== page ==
was subject to the condition that such a College and 

University should be established within ten years of 
his decease. 

A Royal Charter was granted in 1820 but, owing to 
litigation, nine years elapsed before the erection of a 
suitable building was commenced. The opening 
ceremony was held in Burnside House, the former 
residence of the founder, in 1829. The Faculty of Arts, 
as organized on this occasion, consisted of the Principal 
and two Professors, but on the day of the inauguration an 
important addition was made to the University by the 
amalgamation with it of the Montreal Medical Institute, 
to which allusion has already been made. 

The first Session of the McGill Medical Faculty took 
place in the winter of 1829-30, and the first University 
Degree, a medical one, was conferred four years later 
in 1833. 

For more than twenty years after its inauguration, 
the University passed through a period of trouble, and 
made little progress, although the Medical Faculty 
maintained its reputation throughout and continued to 
increase its classes. At length in 1850, a 
number of the prominent citizens of Montreal mcgui 
determined to grapple with the difficulties that enters on 
beset the University, and as a result of their a new era 
investigations and labours, a new Charter was 
prepared and granted by Queen Victoria in 1852. Thus 
the College by its improved constitution was placed in a 
position to be revived and to enter upon a new and 
useful career. 



Its present prosperity dates from this period, and 
the contrast between that time and the present, forms 
a striking proof of its advance. In 1851 the classes 
in Arts contained only si.x students, and the students 
in Medicine had fallen off to thirty-six. while its 
total income was estimated at §2,700 a )C'ar. In the 
session 1901 -2, 440 were registered in the Medical 
1"" acuity alone. 




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THE MCGILL UNIVEKSITY 65 

By the liberality of Mr. John H. R. Molson and other 
benefactors, the University buildings, which up to i860 
had been in an unfinished condition, were added to and 
completed. 

These additions were finished and officially opened by 
the Earl of Aberdeen in 1895. They comprise a large 
Lecture Hall, capable of accommodating 450 students, 
with adjoining preparation rooms, together with new 
suites of laboratories for pathology, histology, pharma- 
cology, and sanitary science. 

The advance then made under the principalship of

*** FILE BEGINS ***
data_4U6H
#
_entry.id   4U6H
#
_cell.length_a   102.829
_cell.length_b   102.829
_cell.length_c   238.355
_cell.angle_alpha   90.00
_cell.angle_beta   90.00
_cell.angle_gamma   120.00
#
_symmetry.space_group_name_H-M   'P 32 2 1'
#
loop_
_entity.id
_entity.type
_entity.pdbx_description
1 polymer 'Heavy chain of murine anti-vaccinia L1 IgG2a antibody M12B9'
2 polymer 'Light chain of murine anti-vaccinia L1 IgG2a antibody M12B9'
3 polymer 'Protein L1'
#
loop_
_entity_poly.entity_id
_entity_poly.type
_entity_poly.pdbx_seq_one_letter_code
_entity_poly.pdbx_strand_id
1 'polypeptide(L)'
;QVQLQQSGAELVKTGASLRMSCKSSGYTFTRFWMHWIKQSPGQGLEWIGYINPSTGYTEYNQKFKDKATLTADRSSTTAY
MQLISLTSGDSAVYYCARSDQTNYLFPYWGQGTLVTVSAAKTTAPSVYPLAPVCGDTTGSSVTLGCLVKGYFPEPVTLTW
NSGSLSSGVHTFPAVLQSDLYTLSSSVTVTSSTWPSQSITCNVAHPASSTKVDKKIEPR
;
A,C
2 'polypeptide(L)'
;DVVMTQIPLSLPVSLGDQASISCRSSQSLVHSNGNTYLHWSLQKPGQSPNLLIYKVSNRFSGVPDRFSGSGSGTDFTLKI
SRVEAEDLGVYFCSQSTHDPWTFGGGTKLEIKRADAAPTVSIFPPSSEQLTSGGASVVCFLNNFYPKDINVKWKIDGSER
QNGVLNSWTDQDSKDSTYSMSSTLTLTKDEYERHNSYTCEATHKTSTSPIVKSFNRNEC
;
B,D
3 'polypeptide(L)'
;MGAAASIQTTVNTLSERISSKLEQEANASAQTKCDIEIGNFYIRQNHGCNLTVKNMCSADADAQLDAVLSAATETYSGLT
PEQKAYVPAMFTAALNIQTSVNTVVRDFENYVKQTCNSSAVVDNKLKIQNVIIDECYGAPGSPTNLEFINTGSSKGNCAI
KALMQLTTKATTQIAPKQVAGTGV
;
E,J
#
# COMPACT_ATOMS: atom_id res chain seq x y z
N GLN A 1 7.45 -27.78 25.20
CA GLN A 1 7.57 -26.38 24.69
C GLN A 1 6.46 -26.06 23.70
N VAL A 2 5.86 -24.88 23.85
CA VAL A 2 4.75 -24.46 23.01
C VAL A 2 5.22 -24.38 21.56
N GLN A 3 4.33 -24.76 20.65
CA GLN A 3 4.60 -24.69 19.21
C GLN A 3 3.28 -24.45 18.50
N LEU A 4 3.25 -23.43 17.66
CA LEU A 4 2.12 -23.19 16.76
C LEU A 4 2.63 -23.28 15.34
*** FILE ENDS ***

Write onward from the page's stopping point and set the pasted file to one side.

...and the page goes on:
Sir J. Wm. Dawson has since been maintained until 
McGill University achieved its present high 
position. In less than five years, however, ^'lo^J"^ 
owing to the increase in the number of strathcona 
students, an enlargement of the buildings again 
became imperative, and Lord Strathcona generously 
provided means to meet the necessary requirements. 

The new medical buildings, the gift of Lord and Lady 
Strathcona and the Hon. Mrs. Howard were formally 
opened by H.R.H. the Prince of Wales on December 
igth, 1 90 1, and are now complete and fully equipped. 
In 1893 Lord Strathcona endowed the Chairs of Pathology 
and Public Health with 6100,000, which gift enabled the 
Faculty to equip and develop these departments until they 
are now quite up to the latest requirements of modern 
medical science. 

Universit'i' of Toronto 

About 1830 Dr. John Rolph opened a private school 
for medical pupils in his house in York (now Toronto), 
and from this beginning another important medical 
school arose. 

Dr. Rolph's school originally met in a frame building 
erected in his back-yard. One part of this room had 
plain pine seats arranged in tiers, while the 
lecturer's table consisted of the wit in use ?/• ^"'p'''"" 

Medical 

for anatomical purposes. In the same room school 
tables on trestles were provided for dissecting 
purposes. Only a thin wooden partition separated 



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RISE AND PROGRESS OF MEDICAL EDUCATION IN CANADA 67 

this primitive medical school from the rest of the 
building in which were comfortably housed the 
Doctor's horse and cow. In 1854 Dr. Rolph's school, 
which he had named " The Toronto School of Medicine", 
by arrangement with the Board of \'ictoria College, 
became the Medical Department of that University. 
Dr. Rolph eventually became Dean of the Faculty,